Feel Better When You Get There

Thruway rest stops, airport bars, fast food–for some people, these are guilty pleasures of the road. If you’re traveling a long way for the holidays, make sure you don’t succumb to those temptations. If you plan ahead and eat well on the way, you’ll feel much better when you get there and have a better time with your friends and family.

If you’re flying, I’m assuming you bought your ticket weeks or even months ahead of time, so that should give you plenty of time to pack a lunch. I am a real stickler for clean, raw food. I also eat organic whenever possible. When I’m traveling, I make sure to pack raw food energy bars, and that’s mostly what I eat when I’m in transit–on the plane, at the airport, whatever.

The food that’s served on planes and in airports is almost always loaded with preservatives, salt, and additives. It’s also often high in fat and sugar, but I’m mostly concerned with the quality of food more than its specific macronutrient profile. Sugar is okay if you’re getting it from organic fruit, fat is fine if you’re getting it from extra-virgin olive oil, but at an airport you’re pretty much stuck with burgers, wings, fried odds and ends, and melted cheese on bread in one form or another. If you must, must eat something from an airport restaurant, get a salad with a simple oil and vinegar dressing. Your body will thank you later.

If you’re driving to your destination, pack a cooler with healthy food, along with fruit, nuts, and filtered water to keep your energy up on the road. Do not eat junk food at highway rest stops. Sometimes if you’re lucky you can get a salad or a yogurt parfait, but you really can’t be sure what has been added to that food to make it shelf stable. If you have to, you should go that route, but ideally you should eat healthy food from home whose ingredients you recognize.

When I arrive at my destination, I find the closest grocery store–preferably a Whole Foods or other natural food store, and stock up from there. You will enjoy your trip more if you actually feel good and have the energy to do the things you want to do.

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Running Mistakes

I was recently asked what are the best ways to avoid injury while running.  Those of you who are more familiar with my training philosophy will know that my stock answer to that is: don’t run.  Runners injure themselves at a higher rate than any other athletes, with some estimates ranging up to 90% of runners experiencing injury in a given year.

But what if you love to run?  What if that’s why you get out of bed in the morning?  Well, physical activity is a good thing, and if running is what you’re motivated to do, I won’t stop you.  Meanwhile, here are some tips on how to keep from getting hurt while you do it!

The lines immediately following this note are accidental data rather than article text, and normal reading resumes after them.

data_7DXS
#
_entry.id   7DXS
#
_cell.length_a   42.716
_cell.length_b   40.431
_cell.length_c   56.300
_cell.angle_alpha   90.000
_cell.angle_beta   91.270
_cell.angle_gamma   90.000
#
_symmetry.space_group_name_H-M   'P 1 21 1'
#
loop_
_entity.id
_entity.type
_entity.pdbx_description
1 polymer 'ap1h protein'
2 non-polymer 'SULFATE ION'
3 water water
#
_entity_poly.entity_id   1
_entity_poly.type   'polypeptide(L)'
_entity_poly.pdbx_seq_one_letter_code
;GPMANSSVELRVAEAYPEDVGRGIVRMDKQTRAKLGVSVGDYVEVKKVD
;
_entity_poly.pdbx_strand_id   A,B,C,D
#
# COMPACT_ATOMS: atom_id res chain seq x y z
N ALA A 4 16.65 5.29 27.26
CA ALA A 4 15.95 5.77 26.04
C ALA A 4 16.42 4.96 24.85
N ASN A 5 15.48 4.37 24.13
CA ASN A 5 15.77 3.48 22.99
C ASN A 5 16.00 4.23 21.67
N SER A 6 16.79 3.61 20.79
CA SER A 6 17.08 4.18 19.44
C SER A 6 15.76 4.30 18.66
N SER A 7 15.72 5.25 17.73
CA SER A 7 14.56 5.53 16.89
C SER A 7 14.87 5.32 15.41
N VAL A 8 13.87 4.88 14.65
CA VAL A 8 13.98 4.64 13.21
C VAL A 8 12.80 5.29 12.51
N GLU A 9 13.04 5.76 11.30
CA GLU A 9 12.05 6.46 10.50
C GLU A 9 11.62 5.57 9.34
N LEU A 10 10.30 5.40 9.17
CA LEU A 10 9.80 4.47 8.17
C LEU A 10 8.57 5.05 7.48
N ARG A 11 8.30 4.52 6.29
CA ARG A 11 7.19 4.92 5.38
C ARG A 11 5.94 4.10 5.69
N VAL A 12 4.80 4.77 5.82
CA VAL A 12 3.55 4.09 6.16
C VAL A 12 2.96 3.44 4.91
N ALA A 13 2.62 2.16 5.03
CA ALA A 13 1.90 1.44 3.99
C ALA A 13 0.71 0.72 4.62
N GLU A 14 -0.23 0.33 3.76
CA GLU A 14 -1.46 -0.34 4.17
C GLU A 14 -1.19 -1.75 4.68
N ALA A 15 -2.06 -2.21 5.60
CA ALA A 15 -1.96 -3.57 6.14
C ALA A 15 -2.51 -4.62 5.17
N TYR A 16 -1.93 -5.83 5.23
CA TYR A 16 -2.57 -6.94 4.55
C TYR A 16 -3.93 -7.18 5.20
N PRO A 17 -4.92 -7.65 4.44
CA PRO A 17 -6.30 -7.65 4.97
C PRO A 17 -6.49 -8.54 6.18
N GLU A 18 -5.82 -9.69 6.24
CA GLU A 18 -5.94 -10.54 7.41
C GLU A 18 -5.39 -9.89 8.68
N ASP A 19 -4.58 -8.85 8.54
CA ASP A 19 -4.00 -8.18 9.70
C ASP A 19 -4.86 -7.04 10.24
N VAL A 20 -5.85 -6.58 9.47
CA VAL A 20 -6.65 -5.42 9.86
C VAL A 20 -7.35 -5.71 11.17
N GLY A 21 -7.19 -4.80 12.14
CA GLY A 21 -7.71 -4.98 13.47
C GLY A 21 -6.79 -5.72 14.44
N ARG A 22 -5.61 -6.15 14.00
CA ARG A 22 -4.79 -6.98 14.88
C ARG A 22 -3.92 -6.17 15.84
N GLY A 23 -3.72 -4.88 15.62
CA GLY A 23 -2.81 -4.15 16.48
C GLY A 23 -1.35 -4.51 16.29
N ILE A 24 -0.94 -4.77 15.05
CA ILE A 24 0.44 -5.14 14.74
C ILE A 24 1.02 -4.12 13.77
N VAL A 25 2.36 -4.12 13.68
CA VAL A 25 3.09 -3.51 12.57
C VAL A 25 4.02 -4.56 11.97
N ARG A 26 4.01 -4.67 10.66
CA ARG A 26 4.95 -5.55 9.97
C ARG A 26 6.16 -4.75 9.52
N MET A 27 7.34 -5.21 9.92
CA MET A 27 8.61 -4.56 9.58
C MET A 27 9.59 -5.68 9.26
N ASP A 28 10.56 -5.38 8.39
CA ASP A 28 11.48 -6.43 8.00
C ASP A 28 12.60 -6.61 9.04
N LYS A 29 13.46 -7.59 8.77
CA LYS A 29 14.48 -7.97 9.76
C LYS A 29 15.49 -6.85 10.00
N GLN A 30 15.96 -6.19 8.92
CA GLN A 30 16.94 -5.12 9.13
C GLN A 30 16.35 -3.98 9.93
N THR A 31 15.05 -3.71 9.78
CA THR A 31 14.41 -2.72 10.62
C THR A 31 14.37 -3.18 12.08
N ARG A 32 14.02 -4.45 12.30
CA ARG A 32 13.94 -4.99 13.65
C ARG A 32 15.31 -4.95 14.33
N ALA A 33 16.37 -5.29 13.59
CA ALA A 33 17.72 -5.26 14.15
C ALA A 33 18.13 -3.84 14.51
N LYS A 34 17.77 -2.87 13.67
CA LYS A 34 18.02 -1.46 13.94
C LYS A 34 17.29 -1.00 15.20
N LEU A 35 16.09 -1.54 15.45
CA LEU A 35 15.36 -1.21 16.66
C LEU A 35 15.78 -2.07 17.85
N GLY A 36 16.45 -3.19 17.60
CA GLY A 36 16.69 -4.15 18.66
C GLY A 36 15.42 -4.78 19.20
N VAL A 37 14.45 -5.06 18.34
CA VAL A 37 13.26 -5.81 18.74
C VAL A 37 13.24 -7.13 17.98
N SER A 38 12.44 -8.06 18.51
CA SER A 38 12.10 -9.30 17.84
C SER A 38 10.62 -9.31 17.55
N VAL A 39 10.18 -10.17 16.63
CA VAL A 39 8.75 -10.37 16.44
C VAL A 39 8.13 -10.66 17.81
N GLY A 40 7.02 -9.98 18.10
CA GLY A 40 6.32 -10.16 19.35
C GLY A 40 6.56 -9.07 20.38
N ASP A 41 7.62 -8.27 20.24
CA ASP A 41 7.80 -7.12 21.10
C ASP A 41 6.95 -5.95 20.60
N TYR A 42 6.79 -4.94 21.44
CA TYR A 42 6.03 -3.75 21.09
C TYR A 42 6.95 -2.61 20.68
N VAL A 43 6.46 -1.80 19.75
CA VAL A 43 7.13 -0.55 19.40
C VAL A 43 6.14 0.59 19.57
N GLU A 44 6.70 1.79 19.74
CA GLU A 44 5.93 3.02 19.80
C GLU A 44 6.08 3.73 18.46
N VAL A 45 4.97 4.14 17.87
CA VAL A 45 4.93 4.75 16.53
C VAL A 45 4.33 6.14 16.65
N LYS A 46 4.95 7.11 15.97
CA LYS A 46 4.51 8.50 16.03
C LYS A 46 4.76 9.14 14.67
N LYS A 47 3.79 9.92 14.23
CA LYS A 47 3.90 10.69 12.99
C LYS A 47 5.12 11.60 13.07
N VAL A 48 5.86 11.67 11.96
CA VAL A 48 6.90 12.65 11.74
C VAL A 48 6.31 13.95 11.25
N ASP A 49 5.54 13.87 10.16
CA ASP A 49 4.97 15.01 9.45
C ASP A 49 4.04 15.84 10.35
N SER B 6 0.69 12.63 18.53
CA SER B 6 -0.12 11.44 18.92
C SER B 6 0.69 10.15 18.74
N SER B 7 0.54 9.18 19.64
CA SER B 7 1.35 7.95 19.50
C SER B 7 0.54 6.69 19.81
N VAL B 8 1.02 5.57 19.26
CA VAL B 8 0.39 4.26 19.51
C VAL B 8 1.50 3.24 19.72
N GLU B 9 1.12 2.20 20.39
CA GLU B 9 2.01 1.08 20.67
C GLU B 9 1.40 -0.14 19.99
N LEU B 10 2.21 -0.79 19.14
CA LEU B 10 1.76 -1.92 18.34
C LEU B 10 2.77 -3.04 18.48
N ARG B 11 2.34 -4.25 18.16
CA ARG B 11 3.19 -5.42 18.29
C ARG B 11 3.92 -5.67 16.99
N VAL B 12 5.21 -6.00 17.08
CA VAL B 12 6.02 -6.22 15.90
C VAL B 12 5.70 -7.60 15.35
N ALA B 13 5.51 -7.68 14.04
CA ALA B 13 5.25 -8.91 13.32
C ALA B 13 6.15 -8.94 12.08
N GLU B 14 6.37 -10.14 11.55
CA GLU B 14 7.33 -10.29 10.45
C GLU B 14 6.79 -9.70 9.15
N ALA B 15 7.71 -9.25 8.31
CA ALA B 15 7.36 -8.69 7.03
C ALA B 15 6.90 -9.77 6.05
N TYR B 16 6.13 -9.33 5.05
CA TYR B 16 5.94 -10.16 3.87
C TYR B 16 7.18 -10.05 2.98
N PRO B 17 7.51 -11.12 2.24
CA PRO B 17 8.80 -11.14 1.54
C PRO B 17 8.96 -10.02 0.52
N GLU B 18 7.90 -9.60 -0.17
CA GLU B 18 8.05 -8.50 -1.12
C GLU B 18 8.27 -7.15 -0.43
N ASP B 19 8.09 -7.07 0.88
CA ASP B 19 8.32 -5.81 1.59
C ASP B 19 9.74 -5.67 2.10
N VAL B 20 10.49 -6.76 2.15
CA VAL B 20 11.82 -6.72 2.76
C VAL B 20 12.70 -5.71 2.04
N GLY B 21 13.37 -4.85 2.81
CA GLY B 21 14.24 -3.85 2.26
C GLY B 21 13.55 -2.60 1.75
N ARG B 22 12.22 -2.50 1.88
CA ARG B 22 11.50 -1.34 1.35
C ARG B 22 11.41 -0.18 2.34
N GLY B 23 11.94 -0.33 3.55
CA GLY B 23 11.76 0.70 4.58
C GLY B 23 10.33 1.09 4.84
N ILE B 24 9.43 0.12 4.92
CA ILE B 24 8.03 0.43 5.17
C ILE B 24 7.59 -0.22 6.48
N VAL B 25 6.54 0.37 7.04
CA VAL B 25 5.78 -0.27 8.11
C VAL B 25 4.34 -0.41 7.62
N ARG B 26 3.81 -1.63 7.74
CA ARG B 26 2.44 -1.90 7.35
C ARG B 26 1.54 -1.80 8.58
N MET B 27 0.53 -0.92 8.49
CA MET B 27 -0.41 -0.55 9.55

Some common mistakes runners make: not taking the time to run backwards or sideways.  Running backwards and sideways for short periods during your run will help you develop balance and overall muscle coordination.

Another mistake: using strength training machines like leg extensions, leg curls, and calf raises.  These isolate muscles and don’t allow them to work in concert with each other.

Don’t run with overly cushioned sneakers or sneakers with too narrow a toe box.  Sneaker manufacturers are now creating sneakers with a “zero drop” heel so that the heel and toe box are the same height.  Buying shoes with a high heel relative to the toe box  will add to the risk of injuries to your toes.  In fact, barefoot running is very beneficial for your overall health and running.

Don’t stretch muscles that aren’t tight; get a functional movement screen to determine what needs stretching and what needs strengthening.

Here’s some more advice that applies to everyone, not just runners: eat organic food as much as possible and drink as many ounces of water as half your body weight in pounds.  Get eight hours of quality sleep, eat chia seeds and other sources of Omega 3, 6, and 9 to reduce inflammation.  Running can create up to ten times your weight in impact force on your joints, where walking only creates about double your weight–keep that in mind.

So, if you feel the need to run, go ahead, but for goodness’ sake take care of yourself!

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Winter Workouts

The best ways to stay active in winter are ways that incorporate fun. Many people opt for indoor exercise during the winter–gym workouts, mall walking, etc. But I think it’s extra important to get outside and take advantage of the opportunities we have to enjoy what little sunlight there is and breathe in fresh air.